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Here is what I have as VBScript Subroutine:

sub buildChildAdminStringHierarchical(byval pAdminID, byref adminString)
    set rsx = conn.execute ("select admin_id from administrator_owners where admin_id not in (" & adminString & ") and owner_id = " & pAdminID)

    do while not rsx.eof
        adminString = adminString & "," & rsx(0)
        call buildChildAdminStringHierarchical(rsx(0),adminString)
        rsx.movenext
    loop
end sub

Is there anyway to turn this into a stored procedure since it's got the recursive call in the subroutine?

Here is what I've tried...

CREATE PROCEDURE usp_build_child_admin_string_hierarchically
    @ID AS INT,
    @ADMIN_STRING AS VARCHAR(8000),
    @ID_STRING AS VARCHAR(8000) OUTPUT
AS
BEGIN
    -- SET NOCOUNT ON added to prevent extra result sets from
    -- interfering with SELECT statements.
    SET NOCOUNT ON;

    DECLARE @index int;
    DECLARE @length int;
    DECLARE @admin_id int;
    DECLARE @new_string varchar(8000);

    SET @index = 1;
    SET @length = 0;
    SET @new_string = @ADMIN_STRING;

    CREATE TABLE #Temp (ID int)

    WHILE @index <= LEN(@new_string)
    BEGIN
        IF CHARINDEX(',', @new_string, @index) = 0
            SELECT @length = (LEN(@new_string) + 1) - @index;
        ELSE
            SELECT @length = (CHARINDEX(',', @new_string, @index) - @index);
        SELECT @admin_id = CONVERT(INT,SUBSTRING(@new_string, @index, @length));
        SET @index = @index + @length + 1;
        INSERT INTO #temp VALUES(@admin_id);
    END

    DECLARE TableCursor CURSOR FOR
        SELECT Admin_ID FROM Administrator_Owners WHERE Admin_ID NOT IN (SELECT ID FROM #temp) AND Owner_ID = @ID;

    OPEN TableCursor;
    FETCH NEXT FROM TableCursor INTO @admin_id;

    WHILE @@FETCH_STATUS = 0
    BEGIN
        IF LEN(@ID_STRING) > 0
        SET @ID_STRING = @ID_STRING + ',' + CONVERT(VARCHAR, @admin_id);
        ELSE
        SET @ID_STRING = CONVERT(VARCHAR, @admin_id);

        EXEC usp_build_child_admin_string_hierarchically @admin_id, @ID_STRING, @ID_STRING;

        FETCH NEXT FROM TableCursor INTO @admin_id;
    END

    CLOSE TableCursor;
    DEALLOCATE TableCursor;

    DROP TABLE #temp;
END
GO

But I get the following error when that stored procedure is called... A cursor with the same name 'TableCursor' already exists.

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3  
I'm guessing your error occurs because the recursive call is made before the cursor TableCursor is closed. Would it be possible to give the cursor a dynamic name (perhaps TableCursorN, where N is the depth of the recursion - you'd have to make that as an extra parameter)? –  FrustratedWithFormsDesigner Jun 28 '10 at 17:24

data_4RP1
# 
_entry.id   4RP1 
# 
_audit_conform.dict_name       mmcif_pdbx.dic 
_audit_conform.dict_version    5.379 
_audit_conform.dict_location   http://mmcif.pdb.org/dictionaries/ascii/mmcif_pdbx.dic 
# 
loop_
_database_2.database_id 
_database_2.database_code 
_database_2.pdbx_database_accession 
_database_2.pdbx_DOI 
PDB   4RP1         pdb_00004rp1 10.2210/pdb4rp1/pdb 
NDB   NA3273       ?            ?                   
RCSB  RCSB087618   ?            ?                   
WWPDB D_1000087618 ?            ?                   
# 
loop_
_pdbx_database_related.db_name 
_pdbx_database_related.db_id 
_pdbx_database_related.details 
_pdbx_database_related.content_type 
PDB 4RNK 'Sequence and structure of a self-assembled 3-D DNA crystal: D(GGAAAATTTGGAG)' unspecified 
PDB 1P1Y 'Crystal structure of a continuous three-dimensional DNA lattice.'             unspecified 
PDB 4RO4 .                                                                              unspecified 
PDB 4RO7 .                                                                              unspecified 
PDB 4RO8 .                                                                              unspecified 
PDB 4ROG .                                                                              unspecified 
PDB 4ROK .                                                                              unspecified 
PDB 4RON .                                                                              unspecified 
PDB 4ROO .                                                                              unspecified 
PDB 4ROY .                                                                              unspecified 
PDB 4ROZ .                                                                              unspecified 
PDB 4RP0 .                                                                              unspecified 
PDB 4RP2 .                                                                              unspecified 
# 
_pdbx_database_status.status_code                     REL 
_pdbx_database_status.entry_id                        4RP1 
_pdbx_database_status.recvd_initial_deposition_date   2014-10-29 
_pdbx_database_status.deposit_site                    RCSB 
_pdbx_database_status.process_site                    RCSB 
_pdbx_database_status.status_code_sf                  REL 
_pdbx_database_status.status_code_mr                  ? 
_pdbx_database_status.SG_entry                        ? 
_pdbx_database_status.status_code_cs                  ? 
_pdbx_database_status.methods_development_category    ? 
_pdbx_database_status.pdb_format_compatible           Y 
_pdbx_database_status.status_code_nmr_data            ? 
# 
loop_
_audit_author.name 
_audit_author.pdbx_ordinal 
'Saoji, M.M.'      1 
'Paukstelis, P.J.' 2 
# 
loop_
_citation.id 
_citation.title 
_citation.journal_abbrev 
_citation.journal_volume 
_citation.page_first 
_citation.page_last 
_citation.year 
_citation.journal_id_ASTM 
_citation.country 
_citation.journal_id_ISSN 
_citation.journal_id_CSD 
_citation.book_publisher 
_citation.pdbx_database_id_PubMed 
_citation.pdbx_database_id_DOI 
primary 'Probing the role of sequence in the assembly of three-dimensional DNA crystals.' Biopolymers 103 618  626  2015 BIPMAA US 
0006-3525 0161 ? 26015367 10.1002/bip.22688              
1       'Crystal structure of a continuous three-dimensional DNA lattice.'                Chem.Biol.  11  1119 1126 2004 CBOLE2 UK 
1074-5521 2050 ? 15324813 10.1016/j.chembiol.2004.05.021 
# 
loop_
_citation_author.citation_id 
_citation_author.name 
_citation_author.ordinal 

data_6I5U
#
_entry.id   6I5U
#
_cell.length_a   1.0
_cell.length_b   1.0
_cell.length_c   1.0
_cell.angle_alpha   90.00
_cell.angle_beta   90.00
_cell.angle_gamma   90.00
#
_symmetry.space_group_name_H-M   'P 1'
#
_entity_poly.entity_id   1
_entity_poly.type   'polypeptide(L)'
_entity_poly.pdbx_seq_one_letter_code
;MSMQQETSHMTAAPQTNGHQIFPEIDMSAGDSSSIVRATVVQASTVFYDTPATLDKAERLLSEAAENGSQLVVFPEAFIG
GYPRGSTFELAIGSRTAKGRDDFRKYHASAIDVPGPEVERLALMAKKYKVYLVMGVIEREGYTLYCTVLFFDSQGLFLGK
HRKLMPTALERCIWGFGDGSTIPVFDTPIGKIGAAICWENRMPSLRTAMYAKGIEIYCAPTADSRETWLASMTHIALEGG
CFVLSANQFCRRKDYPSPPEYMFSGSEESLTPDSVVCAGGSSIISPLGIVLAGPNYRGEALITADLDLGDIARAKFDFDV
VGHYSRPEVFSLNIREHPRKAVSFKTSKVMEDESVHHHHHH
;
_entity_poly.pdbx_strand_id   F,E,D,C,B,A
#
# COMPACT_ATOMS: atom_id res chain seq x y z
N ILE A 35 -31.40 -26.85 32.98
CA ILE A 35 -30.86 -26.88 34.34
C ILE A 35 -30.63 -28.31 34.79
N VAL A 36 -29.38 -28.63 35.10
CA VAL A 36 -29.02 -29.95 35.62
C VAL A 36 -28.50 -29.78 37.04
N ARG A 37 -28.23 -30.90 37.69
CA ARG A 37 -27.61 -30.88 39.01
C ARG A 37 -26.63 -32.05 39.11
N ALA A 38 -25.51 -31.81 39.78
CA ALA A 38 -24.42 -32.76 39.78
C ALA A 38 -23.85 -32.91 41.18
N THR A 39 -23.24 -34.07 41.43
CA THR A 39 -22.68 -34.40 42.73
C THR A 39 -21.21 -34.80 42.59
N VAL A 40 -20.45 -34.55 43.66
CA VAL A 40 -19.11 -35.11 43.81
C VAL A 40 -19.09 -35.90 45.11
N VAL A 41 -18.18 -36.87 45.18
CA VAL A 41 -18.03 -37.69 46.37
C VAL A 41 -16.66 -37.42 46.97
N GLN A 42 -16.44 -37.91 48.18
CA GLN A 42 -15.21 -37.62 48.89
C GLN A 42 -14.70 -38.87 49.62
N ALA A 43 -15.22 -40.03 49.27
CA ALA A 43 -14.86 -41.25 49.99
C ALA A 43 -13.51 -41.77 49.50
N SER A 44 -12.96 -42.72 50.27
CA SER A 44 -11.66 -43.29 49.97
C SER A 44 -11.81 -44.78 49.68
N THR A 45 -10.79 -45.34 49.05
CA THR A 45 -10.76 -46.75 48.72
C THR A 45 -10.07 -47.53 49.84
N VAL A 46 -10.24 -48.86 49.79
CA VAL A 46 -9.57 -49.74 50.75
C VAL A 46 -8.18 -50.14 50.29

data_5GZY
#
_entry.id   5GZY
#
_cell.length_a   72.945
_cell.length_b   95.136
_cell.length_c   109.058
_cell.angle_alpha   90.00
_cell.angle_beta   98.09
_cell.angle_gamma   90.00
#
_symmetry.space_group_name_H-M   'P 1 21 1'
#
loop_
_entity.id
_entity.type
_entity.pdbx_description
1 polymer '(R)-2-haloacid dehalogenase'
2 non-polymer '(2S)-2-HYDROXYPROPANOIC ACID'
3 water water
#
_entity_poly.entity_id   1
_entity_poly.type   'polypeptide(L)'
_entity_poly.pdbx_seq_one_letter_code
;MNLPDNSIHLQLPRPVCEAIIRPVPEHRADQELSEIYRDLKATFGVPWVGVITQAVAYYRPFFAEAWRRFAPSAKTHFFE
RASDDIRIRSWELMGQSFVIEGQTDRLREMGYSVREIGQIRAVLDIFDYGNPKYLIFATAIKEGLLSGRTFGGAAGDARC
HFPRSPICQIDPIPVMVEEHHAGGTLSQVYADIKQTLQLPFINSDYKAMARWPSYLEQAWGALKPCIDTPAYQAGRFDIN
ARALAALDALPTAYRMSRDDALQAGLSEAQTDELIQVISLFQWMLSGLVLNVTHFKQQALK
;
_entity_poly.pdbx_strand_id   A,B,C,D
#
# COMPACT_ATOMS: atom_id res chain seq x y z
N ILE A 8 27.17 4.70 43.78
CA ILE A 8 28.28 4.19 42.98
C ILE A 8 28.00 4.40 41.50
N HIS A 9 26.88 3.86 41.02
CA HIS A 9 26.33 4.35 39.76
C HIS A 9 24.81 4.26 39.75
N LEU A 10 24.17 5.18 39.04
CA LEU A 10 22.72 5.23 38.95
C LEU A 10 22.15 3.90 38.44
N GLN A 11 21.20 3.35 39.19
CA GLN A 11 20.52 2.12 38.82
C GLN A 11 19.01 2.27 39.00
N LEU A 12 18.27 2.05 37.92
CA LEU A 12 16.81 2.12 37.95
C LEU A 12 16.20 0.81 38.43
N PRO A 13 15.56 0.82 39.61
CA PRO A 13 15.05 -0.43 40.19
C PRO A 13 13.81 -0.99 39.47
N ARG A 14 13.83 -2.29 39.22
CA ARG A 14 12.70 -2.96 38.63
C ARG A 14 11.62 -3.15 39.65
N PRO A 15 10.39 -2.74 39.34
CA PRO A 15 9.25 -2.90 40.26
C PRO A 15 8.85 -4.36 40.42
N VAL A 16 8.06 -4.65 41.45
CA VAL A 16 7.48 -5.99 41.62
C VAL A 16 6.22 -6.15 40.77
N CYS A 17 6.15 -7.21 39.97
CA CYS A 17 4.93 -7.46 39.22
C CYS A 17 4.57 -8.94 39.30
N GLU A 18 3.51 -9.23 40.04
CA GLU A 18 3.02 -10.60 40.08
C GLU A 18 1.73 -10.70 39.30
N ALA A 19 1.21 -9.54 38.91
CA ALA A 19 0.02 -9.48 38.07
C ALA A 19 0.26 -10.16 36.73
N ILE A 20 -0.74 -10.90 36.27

2  
The problem isn't recursion, which is certainly allowed (msdn.microsoft.com/en-us/library/aa175801(SQL.80).aspx), it's that you're using a static cursor name. I don't know enough about cursors in MS SQL Servers to post this as an answer, though, since it would have to say how to use a cursor in this situation to be useful! :-) –  T.J. Crowder Jun 28 '10 at 17:25

3 Answers 3

up vote 8 down vote accepted

The problem is that while your cursor isn't global, it is a session cursor. Since you're doing recursion, even though each iteration is creating a cursor in a new proc scope, they're all being created in the same PID (connection) at the same time, thus the collision.

You'll need to generate unique cursor names in each iteration of the procedure based on some criteria that won't be reproduced during the recursion.

Or, preferably, find a way to do what you need using set logic, and handle any necessary recursion using a recursive CTE.

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2  
What's the best way to generate unique cursor names? I'm not too good with dynamic sql. –  Ryan Jun 28 '10 at 18:59

You can specify a LOCAL cursor, like this:

DECLARE TableCursor CURSOR LOCAL FOR
SELECT ...

At least in SQL Server 2008 R2 (my machine), this allows you to recursively call the sproc without running into "Cursor already exists" errors.

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2  
This solved my problem thanks a lot Blorgbeard –  Javier Jun 5 '12 at 15:22
2  
I can confirm this works for 2005 too. msdn.microsoft.com/en-us/library/ms180169(v=sql.90).aspx This answer should be marked as correct really. –  Ryan O'Neill Apr 4 '13 at 11:26
    
Confirmed again –  Quintin Balsdon May 11 '13 at 14:30

You can, but it's usually not a good idea. SQL is made for set-based operations. Also, in MS SQL Server at least, the recursion is limited to the number of recursive calls that it can make. You can only nest up to 32 levels deep.

The problem in your case is that the CURSOR lasts through each call, so you end up creating it more than once.

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